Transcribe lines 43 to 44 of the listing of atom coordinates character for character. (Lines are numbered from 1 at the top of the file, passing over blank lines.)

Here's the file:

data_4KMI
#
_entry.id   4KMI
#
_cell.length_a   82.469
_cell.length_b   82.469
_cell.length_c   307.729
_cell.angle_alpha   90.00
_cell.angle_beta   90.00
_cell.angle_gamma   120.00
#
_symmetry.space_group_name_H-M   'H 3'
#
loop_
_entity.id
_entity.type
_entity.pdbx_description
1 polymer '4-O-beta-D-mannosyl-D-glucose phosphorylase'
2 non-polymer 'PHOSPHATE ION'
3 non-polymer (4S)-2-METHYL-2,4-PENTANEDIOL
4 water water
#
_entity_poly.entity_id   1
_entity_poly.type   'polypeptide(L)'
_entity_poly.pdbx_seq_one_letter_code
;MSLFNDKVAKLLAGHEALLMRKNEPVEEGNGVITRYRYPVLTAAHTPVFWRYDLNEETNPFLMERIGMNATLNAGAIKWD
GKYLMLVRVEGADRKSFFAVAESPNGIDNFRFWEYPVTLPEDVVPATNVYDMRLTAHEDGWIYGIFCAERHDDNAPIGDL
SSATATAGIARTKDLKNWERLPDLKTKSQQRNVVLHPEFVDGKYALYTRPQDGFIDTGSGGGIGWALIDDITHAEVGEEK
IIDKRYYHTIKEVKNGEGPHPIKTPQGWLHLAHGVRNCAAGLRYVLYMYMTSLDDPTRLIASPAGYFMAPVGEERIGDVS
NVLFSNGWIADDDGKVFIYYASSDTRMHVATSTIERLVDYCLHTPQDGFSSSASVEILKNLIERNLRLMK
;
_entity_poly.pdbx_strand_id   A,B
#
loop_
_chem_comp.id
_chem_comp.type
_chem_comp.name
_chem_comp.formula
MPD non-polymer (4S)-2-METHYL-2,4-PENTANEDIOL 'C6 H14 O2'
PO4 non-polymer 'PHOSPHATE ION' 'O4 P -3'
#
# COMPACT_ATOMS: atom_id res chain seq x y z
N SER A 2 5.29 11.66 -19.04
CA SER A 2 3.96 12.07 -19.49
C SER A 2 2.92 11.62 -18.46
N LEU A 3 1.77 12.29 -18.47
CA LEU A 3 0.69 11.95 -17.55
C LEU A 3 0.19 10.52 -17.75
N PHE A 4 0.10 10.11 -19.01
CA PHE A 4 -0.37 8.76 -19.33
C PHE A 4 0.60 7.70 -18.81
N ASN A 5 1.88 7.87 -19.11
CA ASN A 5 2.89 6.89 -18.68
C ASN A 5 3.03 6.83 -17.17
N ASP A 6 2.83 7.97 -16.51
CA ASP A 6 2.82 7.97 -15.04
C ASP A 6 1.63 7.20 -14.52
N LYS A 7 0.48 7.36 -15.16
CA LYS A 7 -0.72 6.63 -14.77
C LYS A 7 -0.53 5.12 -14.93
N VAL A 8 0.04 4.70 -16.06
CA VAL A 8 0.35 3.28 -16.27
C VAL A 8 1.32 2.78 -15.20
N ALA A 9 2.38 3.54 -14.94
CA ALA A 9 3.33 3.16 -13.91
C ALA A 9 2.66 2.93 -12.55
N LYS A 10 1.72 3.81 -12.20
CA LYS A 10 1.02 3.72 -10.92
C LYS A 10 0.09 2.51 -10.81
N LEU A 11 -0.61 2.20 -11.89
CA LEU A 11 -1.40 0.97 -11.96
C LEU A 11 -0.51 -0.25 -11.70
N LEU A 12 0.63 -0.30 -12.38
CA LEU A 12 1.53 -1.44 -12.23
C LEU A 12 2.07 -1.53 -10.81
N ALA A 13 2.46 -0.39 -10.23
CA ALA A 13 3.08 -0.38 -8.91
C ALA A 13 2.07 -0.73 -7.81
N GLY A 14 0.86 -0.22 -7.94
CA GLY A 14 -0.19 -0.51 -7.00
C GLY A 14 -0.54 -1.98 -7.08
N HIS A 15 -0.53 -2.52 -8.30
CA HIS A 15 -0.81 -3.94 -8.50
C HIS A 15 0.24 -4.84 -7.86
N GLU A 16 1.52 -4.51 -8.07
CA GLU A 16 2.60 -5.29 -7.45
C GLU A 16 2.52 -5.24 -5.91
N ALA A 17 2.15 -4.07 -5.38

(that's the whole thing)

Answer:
N SER A 2 5.29 11.66 -19.04
CA SER A 2 3.96 12.07 -19.49